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VIDEO: Bruckner and his Symphonies

Transcript

Austrian composer Anton Bruckner wrote ten symphonies in all during his lifetime – Nos 1-9 and a No. 0, relegated when he realised it wasn’t quite up to scratch. All them survive in many different versions – he was a sensitive man and took criticism very personally so as a result, he couldn’t stop tinkering with them throughout his life. But in their various forms, they all have something in common. Each of them is a huge, cathedral-like musical epic using an enormous orchestra including a gigantic brass section.

But even more than the size of the orchestra, is the ambition of the material. Huge, carved blocks of sound that ebb and flow with long, stretched-out melodies that have an almost hymn-like quality to them. In fact, there’s a liturgical feel to the symphonies as a whole, almost as if Bruckner were setting a mass to music.

And it’s no wonder, really, given that Bruckner was a superb organist, those blocks of sound reminiscent of huge organ chords with rumbling pedal. This is mystical, sensual music.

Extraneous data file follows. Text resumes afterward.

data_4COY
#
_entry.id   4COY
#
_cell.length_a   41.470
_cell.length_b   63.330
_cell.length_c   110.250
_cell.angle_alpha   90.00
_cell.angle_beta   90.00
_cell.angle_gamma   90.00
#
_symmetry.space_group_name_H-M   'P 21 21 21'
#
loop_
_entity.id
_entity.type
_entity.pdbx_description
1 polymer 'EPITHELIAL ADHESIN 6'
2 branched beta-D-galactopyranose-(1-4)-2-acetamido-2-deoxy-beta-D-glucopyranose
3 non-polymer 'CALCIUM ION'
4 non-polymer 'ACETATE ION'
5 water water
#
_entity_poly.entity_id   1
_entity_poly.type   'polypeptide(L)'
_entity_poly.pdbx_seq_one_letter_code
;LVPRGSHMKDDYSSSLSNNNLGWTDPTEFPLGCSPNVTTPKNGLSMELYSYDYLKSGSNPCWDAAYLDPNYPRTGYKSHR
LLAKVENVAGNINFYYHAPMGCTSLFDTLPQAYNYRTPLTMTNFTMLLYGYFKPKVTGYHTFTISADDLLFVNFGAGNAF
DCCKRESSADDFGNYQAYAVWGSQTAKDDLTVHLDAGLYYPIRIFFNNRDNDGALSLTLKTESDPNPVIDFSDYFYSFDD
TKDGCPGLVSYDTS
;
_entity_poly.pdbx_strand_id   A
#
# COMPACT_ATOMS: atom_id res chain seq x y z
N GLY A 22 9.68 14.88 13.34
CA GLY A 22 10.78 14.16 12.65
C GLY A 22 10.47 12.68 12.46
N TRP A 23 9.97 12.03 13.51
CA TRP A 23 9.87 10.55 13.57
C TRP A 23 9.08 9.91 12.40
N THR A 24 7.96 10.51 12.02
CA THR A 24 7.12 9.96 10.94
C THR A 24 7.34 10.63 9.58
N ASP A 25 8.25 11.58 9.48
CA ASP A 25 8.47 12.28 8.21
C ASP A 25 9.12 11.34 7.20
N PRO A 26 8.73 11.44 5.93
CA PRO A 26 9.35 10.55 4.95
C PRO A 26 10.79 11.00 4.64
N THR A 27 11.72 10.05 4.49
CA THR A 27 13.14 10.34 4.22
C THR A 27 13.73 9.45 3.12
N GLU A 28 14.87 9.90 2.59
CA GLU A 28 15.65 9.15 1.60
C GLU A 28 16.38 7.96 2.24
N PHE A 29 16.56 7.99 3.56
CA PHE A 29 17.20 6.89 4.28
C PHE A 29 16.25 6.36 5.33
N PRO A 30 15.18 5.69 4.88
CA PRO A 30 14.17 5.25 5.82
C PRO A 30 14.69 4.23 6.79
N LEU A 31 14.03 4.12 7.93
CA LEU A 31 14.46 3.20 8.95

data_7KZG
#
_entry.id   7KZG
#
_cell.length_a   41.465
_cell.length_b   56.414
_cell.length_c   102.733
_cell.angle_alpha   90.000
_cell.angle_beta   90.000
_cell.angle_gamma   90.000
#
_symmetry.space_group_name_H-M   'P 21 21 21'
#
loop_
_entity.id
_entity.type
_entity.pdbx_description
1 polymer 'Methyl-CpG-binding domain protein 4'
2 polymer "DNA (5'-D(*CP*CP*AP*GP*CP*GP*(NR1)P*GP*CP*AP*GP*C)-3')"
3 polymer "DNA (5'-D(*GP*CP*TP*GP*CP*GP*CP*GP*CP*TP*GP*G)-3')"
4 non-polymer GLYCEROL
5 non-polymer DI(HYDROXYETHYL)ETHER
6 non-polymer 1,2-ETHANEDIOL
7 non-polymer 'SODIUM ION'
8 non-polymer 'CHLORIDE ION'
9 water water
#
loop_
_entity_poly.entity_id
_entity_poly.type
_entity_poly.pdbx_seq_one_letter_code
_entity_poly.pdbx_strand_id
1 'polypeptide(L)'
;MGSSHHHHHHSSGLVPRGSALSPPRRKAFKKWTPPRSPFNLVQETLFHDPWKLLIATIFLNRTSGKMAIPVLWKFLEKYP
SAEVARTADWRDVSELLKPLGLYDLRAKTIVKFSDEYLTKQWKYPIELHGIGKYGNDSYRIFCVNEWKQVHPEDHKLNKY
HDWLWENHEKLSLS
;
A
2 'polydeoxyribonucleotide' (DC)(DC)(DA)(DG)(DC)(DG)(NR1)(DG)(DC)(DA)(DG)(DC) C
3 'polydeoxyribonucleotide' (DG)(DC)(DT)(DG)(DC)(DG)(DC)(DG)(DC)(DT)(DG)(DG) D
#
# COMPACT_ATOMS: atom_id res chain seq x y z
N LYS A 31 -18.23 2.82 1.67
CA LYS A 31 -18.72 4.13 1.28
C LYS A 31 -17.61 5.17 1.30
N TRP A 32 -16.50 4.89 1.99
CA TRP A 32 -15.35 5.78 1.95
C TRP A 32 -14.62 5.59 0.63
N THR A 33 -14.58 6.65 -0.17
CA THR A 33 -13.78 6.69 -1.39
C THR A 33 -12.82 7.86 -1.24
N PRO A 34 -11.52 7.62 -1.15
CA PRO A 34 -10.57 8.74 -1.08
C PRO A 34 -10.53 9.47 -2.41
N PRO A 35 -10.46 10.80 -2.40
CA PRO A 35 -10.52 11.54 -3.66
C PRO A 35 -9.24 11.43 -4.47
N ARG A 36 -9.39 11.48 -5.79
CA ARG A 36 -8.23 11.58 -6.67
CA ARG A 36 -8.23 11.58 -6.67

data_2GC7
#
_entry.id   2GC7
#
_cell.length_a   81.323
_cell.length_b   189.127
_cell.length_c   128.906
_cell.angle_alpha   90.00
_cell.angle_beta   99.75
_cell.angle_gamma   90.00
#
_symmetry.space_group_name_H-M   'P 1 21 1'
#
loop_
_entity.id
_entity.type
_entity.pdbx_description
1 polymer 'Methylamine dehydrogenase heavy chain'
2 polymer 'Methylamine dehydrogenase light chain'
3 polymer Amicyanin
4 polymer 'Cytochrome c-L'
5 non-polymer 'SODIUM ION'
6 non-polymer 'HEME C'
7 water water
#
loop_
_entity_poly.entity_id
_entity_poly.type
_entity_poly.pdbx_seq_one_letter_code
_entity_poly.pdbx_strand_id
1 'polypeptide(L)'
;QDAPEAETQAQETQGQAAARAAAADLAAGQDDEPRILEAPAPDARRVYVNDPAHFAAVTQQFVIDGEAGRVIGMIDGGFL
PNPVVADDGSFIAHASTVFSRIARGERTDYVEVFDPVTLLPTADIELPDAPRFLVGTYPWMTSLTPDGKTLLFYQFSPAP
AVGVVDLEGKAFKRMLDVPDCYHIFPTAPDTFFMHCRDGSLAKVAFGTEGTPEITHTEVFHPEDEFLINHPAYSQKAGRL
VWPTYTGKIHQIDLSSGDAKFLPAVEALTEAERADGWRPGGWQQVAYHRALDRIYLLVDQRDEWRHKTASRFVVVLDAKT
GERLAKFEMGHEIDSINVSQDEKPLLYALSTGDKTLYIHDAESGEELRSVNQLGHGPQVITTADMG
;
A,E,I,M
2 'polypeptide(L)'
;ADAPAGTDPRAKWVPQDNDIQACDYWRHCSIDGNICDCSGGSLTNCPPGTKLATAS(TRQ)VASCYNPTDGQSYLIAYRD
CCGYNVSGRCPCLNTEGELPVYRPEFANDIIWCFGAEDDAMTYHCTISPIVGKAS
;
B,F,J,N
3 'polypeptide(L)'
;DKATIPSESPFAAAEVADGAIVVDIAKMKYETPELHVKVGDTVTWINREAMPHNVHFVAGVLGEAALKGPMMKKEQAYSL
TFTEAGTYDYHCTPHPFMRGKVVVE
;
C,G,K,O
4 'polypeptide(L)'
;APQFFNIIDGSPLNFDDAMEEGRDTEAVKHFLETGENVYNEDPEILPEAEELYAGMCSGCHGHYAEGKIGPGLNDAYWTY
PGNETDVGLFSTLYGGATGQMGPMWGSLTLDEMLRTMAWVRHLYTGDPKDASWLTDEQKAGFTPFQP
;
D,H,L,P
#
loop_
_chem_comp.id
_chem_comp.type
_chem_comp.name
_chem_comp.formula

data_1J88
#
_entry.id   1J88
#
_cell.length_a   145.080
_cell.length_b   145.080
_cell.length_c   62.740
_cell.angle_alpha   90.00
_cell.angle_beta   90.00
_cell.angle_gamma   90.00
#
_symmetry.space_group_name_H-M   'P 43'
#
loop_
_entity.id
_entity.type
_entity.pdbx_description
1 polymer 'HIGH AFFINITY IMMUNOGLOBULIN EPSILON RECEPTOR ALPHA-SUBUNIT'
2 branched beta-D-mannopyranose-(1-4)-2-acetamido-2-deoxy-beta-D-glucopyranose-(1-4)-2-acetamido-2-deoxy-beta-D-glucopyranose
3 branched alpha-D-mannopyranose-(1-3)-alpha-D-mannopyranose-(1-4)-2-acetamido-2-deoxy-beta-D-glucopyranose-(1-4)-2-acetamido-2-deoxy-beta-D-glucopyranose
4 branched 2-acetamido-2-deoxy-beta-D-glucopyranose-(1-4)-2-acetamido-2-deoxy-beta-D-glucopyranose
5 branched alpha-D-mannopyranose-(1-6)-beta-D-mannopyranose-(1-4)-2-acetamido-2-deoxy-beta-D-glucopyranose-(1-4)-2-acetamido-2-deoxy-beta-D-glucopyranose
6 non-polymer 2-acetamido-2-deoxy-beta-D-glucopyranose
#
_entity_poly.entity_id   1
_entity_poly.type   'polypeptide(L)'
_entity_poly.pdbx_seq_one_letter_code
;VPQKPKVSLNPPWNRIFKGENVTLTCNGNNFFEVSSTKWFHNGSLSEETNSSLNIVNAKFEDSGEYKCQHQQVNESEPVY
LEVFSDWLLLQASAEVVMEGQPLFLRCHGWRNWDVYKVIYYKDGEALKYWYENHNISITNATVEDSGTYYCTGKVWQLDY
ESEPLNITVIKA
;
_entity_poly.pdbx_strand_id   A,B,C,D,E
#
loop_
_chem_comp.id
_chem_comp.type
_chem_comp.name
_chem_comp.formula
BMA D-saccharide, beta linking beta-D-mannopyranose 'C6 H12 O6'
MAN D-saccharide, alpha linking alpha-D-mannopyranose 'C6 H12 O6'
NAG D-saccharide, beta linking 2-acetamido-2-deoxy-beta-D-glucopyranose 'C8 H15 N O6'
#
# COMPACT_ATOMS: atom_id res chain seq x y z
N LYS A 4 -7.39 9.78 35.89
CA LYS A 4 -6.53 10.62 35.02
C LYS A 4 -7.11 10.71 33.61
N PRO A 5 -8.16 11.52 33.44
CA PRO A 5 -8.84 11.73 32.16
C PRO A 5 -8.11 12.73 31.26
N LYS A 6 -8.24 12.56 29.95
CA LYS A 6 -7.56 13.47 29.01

You’ll hear repeated themes, too, coming and going like mantras. This obsession with repeated patterns may have sprung from his numeromania, a condition that compelled him to count the leaves on trees and windows in buildings.

It’s only in the last 80 years or so that Bruckner’s Symphonies have been seen as great masterpieces. During his life in Vienna, he seemed to live in the shadow of Brahms, and was constantly haunted by music critics who hated the Wagnerian character of his music. Happily, today we’ve seen sense, and Bruckner’s music is widely performed, spiritual music for both the religious and agnostic.

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